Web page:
2019 Grantee: Andrew Lowy, MD, FACS
University of California, San Diego
Research Project: MICAL2: A Novel Super-Enhancer Associated Target in Pancreatic Cancer
Award: 2019 Pancreatic Cancer Action Network Translational Research Grant
Award Period: July 1, 2019 – June 30, 2021
Andrew M. Lowy, MD, FACS, is professor of surgery, chief of the division of surgical oncology and leader of the Gastrointestinal Oncology Program at the Moores UCSD Cancer Center. Dr. Lowy did his residency training at Cornell/New York Hospital and his surgical oncology training at the MD Anderson Cancer Center.
Dr. Lowy ‘s clinical practice and research focus on pancreatic cancer. He runs a basic research laboratory that has been continuously funded by the National Institutes of Health (NIH) since 1999 and is also currently funded by Stand Up To Cancer. His laboratory co-developed the first genetically engineered mouse model of pancreatic cancer and currently focuses on the identification and testing of novel therapeutic targets in pancreatic cancer.
Dr. Lowy was recently named chair of PanCAN’s Scientific & Medical Advisory Board and serves on the board of the National Pancreas Foundation. He served as co-chair for the National Cancer Institute’s Pancreatic Cancer Task Force from 2007-2016 and has served as chair since 2016.
There is an urgent need to develop more effective therapies for pancreatic cancer, and it has become clear that this requires an understanding of the signals that drive the disease’s growth and metastasis that go beyond a characterization of genetic mutations.
Super-enhancers are short fragments of DNA that function to regulate gene expression. Super-enhancer-associated genes are known to be key determinants of cell identity. Dr. Lowy and his colleagues hypothesized that abnormal super-enhancer activation is critical to the “pancreatic cancer state,” and that by identifying super-enhancer-associated genes, they could identify new targets for effective pancreatic cancer treatment.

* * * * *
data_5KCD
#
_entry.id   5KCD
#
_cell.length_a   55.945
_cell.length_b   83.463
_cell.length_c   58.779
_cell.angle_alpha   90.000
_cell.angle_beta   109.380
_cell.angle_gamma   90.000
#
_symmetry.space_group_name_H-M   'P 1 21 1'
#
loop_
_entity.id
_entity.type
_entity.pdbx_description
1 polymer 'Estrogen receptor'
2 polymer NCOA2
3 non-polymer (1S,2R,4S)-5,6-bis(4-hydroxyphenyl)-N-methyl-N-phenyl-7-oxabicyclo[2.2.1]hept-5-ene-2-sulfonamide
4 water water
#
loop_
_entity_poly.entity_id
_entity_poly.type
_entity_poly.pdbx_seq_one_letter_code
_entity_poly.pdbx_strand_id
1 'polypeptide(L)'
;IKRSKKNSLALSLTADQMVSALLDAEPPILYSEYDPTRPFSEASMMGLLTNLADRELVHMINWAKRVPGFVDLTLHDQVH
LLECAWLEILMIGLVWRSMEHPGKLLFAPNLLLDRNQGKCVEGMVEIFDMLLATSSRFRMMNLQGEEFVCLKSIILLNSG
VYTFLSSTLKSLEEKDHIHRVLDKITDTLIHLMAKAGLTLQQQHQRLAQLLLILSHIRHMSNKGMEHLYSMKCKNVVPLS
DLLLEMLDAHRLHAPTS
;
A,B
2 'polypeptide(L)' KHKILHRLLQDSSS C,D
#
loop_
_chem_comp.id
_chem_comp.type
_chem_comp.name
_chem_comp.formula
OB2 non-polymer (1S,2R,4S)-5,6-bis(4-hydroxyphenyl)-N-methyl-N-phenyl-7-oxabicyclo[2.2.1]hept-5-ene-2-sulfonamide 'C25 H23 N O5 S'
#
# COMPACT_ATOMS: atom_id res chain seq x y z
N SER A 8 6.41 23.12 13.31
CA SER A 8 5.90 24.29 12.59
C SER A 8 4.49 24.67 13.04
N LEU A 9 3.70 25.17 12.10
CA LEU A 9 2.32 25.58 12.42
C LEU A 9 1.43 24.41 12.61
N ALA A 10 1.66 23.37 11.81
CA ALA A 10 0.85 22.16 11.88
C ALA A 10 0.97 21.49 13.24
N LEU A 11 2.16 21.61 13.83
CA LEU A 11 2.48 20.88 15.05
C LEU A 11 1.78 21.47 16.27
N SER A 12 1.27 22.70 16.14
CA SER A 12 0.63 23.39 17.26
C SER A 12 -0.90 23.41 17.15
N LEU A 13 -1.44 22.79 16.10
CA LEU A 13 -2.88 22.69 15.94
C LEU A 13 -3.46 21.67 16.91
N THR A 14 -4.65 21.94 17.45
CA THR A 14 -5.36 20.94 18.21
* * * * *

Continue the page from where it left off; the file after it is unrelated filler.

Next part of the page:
Thus, the research team mapped super-enhancers in normal and pancreatic cancer tissue from primary patient samples. Super-enhancer profiling of pancreatic cancer tissue revealed a distinctive landscape compared to that of the normal pancreas. Amongst the most highly differentially expressed genes was MICAL2, which encodes a protein that regulates levels of nuclear actin, the most abundant cytoskeletal protein (structural protein that gives cells their shape). Through control of nuclear actin levels, MICAL2 controls the levels of numerous genes important for cancer growth and metastasis.
Dr. Lowy’s preliminary work has demonstrated that silencing (turning off) MICAL2 leads to reduced pancreatic cancer growth and metastasis in cells grown in a dish and in mouse models, respectively. This suggests that drugs that can inhibit MICAL2 function could provide an exciting new avenue for pancreatic cancer treatment. In this proposal, the investigators will study 1) the molecular mechanisms by which MICAL2 promotes pancreatic tumor growth and metastasis and 2) utilize various pancreatic cancer laboratory models to determine the therapeutic benefit of targeting MICAL2 in pancreatic cancer.